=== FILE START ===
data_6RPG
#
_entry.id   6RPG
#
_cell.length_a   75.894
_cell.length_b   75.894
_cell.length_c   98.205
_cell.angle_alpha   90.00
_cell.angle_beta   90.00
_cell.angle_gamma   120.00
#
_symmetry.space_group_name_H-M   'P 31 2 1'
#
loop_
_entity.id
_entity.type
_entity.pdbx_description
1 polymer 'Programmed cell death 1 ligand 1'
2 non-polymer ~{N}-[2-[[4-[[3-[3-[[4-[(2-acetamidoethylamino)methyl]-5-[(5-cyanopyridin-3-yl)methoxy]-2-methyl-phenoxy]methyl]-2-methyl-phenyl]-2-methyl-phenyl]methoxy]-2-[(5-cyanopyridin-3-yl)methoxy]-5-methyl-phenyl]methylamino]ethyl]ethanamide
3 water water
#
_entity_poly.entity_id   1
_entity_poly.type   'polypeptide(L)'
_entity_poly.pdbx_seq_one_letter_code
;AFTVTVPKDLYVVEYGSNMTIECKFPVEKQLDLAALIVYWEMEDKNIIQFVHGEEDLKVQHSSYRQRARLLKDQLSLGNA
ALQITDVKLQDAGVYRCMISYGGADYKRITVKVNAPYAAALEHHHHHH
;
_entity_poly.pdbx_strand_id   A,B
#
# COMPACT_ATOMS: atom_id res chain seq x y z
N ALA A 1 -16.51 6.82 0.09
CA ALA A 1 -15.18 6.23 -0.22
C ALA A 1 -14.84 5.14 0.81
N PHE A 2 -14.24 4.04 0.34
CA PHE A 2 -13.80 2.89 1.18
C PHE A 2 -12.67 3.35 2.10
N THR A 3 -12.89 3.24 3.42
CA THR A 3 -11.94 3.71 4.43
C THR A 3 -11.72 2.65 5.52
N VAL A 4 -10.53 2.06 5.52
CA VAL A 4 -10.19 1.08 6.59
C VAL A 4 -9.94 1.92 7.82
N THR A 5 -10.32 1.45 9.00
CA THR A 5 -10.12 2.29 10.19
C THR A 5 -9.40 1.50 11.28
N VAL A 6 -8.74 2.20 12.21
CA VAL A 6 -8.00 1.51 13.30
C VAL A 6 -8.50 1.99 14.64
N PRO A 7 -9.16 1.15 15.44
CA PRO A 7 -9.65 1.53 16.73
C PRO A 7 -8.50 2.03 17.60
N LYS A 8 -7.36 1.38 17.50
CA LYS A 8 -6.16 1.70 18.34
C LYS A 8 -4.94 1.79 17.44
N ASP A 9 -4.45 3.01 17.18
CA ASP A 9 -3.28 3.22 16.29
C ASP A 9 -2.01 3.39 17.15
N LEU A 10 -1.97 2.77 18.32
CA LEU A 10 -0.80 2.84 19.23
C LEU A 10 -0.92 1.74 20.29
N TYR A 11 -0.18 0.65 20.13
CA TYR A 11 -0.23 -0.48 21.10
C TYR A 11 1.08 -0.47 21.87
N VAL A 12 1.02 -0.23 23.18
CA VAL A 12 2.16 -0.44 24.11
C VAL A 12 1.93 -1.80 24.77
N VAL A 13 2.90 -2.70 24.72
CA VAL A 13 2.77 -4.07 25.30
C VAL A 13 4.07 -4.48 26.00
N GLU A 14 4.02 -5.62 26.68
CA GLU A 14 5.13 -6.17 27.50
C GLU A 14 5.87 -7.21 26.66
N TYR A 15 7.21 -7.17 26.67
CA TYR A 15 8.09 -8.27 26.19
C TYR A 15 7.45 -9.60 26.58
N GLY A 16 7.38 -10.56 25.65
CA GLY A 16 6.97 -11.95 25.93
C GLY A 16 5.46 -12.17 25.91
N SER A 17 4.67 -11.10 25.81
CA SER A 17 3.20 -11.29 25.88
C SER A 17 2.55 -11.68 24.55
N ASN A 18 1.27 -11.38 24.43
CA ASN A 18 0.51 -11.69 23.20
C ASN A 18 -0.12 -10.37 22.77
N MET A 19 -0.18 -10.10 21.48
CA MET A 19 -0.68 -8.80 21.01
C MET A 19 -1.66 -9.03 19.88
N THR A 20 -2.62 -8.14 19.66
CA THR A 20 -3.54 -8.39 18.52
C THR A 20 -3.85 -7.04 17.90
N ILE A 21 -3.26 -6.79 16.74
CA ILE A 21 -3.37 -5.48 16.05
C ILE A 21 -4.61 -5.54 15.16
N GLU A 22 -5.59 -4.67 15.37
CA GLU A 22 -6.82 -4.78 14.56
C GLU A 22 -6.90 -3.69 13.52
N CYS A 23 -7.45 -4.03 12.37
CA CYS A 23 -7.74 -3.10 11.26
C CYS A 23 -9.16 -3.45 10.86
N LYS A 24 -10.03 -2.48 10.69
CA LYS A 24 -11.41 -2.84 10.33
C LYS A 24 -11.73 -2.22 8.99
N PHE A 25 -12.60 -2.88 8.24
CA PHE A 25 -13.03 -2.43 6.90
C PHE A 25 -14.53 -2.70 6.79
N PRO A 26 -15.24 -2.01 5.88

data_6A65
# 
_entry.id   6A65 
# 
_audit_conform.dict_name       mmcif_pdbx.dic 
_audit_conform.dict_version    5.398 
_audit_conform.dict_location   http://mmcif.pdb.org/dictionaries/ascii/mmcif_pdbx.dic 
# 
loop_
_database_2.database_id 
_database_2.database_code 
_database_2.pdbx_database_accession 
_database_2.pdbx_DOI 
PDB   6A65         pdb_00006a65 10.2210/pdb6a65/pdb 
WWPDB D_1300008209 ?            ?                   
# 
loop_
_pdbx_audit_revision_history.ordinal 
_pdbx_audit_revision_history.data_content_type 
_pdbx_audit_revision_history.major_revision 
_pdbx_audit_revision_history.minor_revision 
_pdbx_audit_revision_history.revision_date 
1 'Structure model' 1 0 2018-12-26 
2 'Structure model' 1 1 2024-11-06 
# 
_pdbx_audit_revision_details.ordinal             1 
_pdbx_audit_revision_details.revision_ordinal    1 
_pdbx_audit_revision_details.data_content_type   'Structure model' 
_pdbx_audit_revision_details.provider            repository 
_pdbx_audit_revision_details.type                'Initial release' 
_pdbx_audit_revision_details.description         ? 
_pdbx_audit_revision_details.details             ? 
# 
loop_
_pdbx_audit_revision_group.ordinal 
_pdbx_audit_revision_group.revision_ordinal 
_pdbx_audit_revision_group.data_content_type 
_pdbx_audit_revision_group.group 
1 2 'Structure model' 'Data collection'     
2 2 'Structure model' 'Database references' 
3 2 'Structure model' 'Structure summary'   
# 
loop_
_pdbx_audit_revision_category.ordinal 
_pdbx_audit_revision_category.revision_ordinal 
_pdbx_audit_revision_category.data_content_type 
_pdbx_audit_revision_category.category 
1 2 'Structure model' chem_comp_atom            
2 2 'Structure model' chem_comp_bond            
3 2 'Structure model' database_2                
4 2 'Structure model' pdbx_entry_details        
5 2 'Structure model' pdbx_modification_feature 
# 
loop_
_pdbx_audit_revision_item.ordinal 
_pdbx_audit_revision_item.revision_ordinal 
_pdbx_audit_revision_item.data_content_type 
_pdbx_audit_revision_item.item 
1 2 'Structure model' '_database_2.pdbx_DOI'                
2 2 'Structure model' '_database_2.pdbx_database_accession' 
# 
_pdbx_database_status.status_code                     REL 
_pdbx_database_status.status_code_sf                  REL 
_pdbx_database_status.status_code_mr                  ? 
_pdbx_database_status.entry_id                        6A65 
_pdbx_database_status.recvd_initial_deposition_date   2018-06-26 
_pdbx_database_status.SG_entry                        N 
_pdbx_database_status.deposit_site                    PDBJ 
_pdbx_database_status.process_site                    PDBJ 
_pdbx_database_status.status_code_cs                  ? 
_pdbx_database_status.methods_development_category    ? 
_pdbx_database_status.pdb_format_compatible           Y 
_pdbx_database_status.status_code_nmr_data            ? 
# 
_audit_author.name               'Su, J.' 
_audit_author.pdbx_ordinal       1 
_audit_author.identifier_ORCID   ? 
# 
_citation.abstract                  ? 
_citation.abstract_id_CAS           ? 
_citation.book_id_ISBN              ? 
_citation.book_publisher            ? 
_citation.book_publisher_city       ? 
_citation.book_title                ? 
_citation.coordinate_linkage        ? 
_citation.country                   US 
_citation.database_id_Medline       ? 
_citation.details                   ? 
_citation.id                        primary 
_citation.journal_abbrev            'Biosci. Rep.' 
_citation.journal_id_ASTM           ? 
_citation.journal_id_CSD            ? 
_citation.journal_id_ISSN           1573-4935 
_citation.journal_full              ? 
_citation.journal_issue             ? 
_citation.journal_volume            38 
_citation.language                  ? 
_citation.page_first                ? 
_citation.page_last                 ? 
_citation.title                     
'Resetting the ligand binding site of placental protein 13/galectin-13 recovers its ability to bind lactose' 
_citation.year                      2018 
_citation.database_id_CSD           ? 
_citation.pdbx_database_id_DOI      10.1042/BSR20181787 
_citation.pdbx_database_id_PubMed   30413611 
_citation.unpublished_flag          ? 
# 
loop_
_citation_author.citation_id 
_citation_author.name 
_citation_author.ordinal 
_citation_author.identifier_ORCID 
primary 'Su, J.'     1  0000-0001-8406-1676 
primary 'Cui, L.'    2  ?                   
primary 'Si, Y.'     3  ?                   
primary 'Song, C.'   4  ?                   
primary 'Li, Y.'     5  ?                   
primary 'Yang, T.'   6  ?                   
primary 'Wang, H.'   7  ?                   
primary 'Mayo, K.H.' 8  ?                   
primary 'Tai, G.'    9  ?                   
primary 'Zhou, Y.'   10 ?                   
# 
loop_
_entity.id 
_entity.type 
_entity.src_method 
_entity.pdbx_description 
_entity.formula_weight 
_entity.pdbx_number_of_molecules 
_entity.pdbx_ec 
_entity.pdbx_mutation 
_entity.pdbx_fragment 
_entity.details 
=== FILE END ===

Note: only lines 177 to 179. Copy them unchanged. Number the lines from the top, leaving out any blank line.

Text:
_pdbx_database_status.methods_development_category    ? 
_pdbx_database_status.pdb_format_compatible           Y 
_pdbx_database_status.status_code_nmr_data            ? 